The House mice of the Faroe Islands: a study in microdifferentiation



The House mice (Mus musculus L.) of the Faroe Islands (62°N, 7°W) are frequently quoted as examples of rapid evolution, because they seem to be clearly differentiated both from mice in other parts of the world, and between different islands within the Faroe group despite being introduced through human agency within the last millennium. They are also of interest in being among the most climatically stressed mice in the Northern Hemisphere.

The present study is an attempt to determine the extent of differentiation between the populations on the six Faroe islands which harbour mice. It is based on size and organ weights, measurements on the mandibles and scapulae, non-metrical variation of the skeleton, and allozymic frequencies at 22 loci. Distance statistics calculated for all five groups of data between samples from each island compared with every other, showed that all the populations were clearly distinct. However the distances calculated from the different data were disconcertingly heterogeneous. The most likely explanation is that the different characteristics scored each depend on a relatively small number of different genes.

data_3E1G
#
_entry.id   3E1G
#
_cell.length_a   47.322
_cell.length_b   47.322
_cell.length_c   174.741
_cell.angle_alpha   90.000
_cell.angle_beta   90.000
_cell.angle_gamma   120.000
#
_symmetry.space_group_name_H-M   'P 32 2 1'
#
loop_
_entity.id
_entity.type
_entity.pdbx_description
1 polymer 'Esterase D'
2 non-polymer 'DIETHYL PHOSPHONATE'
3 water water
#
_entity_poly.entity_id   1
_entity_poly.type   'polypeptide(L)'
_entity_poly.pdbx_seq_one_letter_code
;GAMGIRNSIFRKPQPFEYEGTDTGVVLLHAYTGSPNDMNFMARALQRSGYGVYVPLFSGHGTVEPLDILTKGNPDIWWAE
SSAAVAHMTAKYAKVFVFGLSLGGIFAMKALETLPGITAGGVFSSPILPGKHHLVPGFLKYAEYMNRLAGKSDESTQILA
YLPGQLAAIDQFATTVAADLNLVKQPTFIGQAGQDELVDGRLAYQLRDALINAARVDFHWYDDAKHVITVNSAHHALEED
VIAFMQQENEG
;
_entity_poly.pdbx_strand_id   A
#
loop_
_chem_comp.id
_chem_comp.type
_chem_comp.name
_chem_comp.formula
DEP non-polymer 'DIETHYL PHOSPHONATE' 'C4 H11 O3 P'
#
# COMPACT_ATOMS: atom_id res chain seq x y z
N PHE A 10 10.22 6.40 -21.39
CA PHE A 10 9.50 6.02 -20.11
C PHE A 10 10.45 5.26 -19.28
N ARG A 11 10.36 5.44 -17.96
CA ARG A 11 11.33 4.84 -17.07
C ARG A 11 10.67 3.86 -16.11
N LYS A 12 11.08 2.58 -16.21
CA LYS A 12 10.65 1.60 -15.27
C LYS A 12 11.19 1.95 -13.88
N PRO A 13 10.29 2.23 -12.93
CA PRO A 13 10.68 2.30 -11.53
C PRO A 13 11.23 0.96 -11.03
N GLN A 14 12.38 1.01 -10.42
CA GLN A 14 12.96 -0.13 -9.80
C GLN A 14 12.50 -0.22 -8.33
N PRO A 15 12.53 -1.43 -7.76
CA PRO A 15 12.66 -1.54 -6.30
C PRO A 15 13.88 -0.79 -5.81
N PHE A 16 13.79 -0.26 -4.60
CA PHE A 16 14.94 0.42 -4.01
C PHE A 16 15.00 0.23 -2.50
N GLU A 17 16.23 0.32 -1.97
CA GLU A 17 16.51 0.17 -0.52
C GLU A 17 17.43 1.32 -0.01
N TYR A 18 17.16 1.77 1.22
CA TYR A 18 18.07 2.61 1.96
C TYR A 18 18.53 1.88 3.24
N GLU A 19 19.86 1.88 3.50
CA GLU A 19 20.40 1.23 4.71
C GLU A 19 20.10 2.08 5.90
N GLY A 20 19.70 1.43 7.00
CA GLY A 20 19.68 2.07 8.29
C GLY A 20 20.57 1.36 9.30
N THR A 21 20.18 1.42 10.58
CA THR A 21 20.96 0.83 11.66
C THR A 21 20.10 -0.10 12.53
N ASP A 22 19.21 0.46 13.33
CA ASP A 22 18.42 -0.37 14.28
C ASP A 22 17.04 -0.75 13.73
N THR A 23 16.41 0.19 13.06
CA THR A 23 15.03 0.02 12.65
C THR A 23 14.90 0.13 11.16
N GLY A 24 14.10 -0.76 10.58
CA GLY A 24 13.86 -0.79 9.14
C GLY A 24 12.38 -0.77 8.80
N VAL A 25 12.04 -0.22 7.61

Taking all the results together, it seems most probable that mice first entered the Faroes via the main port of Torshavn and spread from there to Nols0y, Hestur and Sand0y, and from Sand0y to Fugloy and Mykines. The large inter-island differences can be attributed primarily to “instant sub-speciation” produced by each colonization depending on a probable small number of effective founders.